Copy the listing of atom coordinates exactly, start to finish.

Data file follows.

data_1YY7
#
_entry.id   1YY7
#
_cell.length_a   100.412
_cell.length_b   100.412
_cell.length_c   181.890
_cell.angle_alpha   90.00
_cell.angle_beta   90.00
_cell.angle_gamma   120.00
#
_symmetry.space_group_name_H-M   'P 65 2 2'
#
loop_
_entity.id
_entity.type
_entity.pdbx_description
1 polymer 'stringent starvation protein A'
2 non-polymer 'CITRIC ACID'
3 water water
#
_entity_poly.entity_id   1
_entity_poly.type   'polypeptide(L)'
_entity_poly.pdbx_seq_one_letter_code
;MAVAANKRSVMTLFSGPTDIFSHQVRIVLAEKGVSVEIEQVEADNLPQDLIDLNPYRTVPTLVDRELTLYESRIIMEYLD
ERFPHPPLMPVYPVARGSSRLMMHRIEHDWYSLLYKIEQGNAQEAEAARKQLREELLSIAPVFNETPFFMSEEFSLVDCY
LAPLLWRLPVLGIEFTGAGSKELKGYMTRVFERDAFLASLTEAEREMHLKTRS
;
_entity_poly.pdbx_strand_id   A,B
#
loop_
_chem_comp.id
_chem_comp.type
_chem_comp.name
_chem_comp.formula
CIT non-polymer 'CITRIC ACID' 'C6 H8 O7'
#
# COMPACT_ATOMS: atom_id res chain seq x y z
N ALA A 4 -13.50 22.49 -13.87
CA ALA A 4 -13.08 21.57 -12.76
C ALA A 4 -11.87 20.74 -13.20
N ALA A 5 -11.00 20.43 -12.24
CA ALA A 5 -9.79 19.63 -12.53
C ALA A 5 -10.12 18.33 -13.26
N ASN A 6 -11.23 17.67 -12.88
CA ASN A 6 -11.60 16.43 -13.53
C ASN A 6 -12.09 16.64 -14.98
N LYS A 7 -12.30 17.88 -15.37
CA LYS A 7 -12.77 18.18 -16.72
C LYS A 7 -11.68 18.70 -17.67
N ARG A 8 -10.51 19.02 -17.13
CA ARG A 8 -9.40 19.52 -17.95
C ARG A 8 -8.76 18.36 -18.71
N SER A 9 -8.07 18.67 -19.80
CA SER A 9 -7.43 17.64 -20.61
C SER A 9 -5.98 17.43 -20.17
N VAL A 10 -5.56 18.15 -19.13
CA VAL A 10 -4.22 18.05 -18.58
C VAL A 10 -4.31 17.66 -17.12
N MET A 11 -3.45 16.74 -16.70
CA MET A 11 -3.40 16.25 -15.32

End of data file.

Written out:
data_1YY7
#
_entry.id   1YY7
#
_cell.length_a   100.412
_cell.length_b   100.412
_cell.length_c   181.890
_cell.angle_alpha   90.00
_cell.angle_beta   90.00
_cell.angle_gamma   120.00
#
_symmetry.space_group_name_H-M   'P 65 2 2'
#
loop_
_entity.id
_entity.type
_entity.pdbx_description
1 polymer 'stringent starvation protein A'
2 non-polymer 'CITRIC ACID'
3 water water
#
_entity_poly.entity_id   1
_entity_poly.type   'polypeptide(L)'
_entity_poly.pdbx_seq_one_letter_code
;MAVAANKRSVMTLFSGPTDIFSHQVRIVLAEKGVSVEIEQVEADNLPQDLIDLNPYRTVPTLVDRELTLYESRIIMEYLD
ERFPHPPLMPVYPVARGSSRLMMHRIEHDWYSLLYKIEQGNAQEAEAARKQLREELLSIAPVFNETPFFMSEEFSLVDCY
LAPLLWRLPVLGIEFTGAGSKELKGYMTRVFERDAFLASLTEAEREMHLKTRS
;
_entity_poly.pdbx_strand_id   A,B
#
loop_
_chem_comp.id
_chem_comp.type
_chem_comp.name
_chem_comp.formula
CIT non-polymer 'CITRIC ACID' 'C6 H8 O7'
#
# COMPACT_ATOMS: atom_id res chain seq x y z
N ALA A 4 -13.50 22.49 -13.87
CA ALA A 4 -13.08 21.57 -12.76
C ALA A 4 -11.87 20.74 -13.20
N ALA A 5 -11.00 20.43 -12.24
CA ALA A 5 -9.79 19.63 -12.53
C ALA A 5 -10.12 18.33 -13.26
N ASN A 6 -11.23 17.67 -12.88
CA ASN A 6 -11.60 16.43 -13.53
C ASN A 6 -12.09 16.64 -14.98
N LYS A 7 -12.30 17.88 -15.37
CA LYS A 7 -12.77 18.18 -16.72
C LYS A 7 -11.68 18.70 -17.67
N ARG A 8 -10.51 19.02 -17.13
CA ARG A 8 -9.40 19.52 -17.95
C ARG A 8 -8.76 18.36 -18.71
N SER A 9 -8.07 18.67 -19.80
CA SER A 9 -7.43 17.64 -20.61
C SER A 9 -5.98 17.43 -20.17
N VAL A 10 -5.56 18.15 -19.13
CA VAL A 10 -4.22 18.05 -18.58
C VAL A 10 -4.31 17.66 -17.12
N MET A 11 -3.45 16.74 -16.70
CA MET A 11 -3.40 16.25 -15.32